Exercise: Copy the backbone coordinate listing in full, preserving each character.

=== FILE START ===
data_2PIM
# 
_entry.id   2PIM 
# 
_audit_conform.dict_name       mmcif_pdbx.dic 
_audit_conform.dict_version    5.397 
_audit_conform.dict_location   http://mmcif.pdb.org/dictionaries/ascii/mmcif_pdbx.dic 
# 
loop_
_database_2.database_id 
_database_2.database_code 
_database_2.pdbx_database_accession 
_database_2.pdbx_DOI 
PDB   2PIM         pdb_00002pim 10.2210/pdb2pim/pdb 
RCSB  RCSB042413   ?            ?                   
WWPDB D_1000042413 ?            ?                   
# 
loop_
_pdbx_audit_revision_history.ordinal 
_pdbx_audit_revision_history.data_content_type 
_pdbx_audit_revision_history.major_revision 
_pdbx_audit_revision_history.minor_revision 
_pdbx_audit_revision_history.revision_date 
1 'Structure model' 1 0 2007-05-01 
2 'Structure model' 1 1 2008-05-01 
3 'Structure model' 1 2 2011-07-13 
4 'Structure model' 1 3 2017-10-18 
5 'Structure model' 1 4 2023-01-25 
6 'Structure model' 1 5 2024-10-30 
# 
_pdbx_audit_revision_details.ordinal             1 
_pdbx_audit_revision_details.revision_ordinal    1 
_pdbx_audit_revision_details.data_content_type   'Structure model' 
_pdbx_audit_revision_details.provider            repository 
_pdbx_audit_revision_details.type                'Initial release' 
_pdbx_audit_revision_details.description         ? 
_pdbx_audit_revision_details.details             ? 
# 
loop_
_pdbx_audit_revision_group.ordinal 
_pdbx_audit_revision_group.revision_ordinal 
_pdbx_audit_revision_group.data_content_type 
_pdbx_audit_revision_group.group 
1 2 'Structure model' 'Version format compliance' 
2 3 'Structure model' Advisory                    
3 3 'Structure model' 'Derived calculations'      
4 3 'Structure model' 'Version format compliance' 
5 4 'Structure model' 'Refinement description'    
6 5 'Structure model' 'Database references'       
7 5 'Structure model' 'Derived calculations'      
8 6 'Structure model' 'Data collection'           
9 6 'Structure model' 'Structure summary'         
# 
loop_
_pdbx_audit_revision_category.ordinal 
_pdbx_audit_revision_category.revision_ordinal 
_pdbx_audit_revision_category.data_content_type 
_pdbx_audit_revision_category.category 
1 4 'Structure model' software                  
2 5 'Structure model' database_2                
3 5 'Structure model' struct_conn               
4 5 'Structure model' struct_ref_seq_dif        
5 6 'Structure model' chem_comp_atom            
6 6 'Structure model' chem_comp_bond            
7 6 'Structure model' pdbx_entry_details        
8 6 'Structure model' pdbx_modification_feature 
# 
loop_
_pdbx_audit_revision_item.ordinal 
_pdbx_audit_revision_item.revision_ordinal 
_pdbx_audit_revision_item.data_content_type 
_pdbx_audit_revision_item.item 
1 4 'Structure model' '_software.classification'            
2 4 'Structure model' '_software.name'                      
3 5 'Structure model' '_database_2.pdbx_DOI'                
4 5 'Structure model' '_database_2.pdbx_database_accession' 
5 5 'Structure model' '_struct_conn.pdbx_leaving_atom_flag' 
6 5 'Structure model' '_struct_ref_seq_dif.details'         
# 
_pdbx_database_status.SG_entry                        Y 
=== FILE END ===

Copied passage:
data_2PIM
# 
_entry.id   2PIM 
# 
_audit_conform.dict_name       mmcif_pdbx.dic 
_audit_conform.dict_version    5.397 
_audit_conform.dict_location   http://mmcif.pdb.org/dictionaries/ascii/mmcif_pdbx.dic 
# 
loop_
_database_2.database_id 
_database_2.database_code 
_database_2.pdbx_database_accession 
_database_2.pdbx_DOI 
PDB   2PIM         pdb_00002pim 10.2210/pdb2pim/pdb 
RCSB  RCSB042413   ?            ?                   
WWPDB D_1000042413 ?            ?                   
# 
loop_
_pdbx_audit_revision_history.ordinal 
_pdbx_audit_revision_history.data_content_type 
_pdbx_audit_revision_history.major_revision 
_pdbx_audit_revision_history.minor_revision 
_pdbx_audit_revision_history.revision_date 
1 'Structure model' 1 0 2007-05-01 
2 'Structure model' 1 1 2008-05-01 
3 'Structure model' 1 2 2011-07-13 
4 'Structure model' 1 3 2017-10-18 
5 'Structure model' 1 4 2023-01-25 
6 'Structure model' 1 5 2024-10-30 
# 
_pdbx_audit_revision_details.ordinal             1 
_pdbx_audit_revision_details.revision_ordinal    1 
_pdbx_audit_revision_details.data_content_type   'Structure model' 
_pdbx_audit_revision_details.provider            repository 
_pdbx_audit_revision_details.type                'Initial release' 
_pdbx_audit_revision_details.description         ? 
_pdbx_audit_revision_details.details             ? 
# 
loop_
_pdbx_audit_revision_group.ordinal 
_pdbx_audit_revision_group.revision_ordinal 
_pdbx_audit_revision_group.data_content_type 
_pdbx_audit_revision_group.group 
1 2 'Structure model' 'Version format compliance' 
2 3 'Structure model' Advisory                    
3 3 'Structure model' 'Derived calculations'      
4 3 'Structure model' 'Version format compliance' 
5 4 'Structure model' 'Refinement description'    
6 5 'Structure model' 'Database references'       
7 5 'Structure model' 'Derived calculations'      
8 6 'Structure model' 'Data collection'           
9 6 'Structure model' 'Structure summary'         
# 
loop_
_pdbx_audit_revision_category.ordinal 
_pdbx_audit_revision_category.revision_ordinal 
_pdbx_audit_revision_category.data_content_type 
_pdbx_audit_revision_category.category 
1 4 'Structure model' software                  
2 5 'Structure model' database_2                
3 5 'Structure model' struct_conn               
4 5 'Structure model' struct_ref_seq_dif        
5 6 'Structure model' chem_comp_atom            
6 6 'Structure model' chem_comp_bond            
7 6 'Structure model' pdbx_entry_details        
8 6 'Structure model' pdbx_modification_feature 
# 
loop_
_pdbx_audit_revision_item.ordinal 
_pdbx_audit_revision_item.revision_ordinal 
_pdbx_audit_revision_item.data_content_type 
_pdbx_audit_revision_item.item 
1 4 'Structure model' '_software.classification'            
2 4 'Structure model' '_software.name'                      
3 5 'Structure model' '_database_2.pdbx_DOI'                
4 5 'Structure model' '_database_2.pdbx_database_accession' 
5 5 'Structure model' '_struct_conn.pdbx_leaving_atom_flag' 
6 5 'Structure model' '_struct_ref_seq_dif.details'         
# 
_pdbx_database_status.SG_entry                        Y 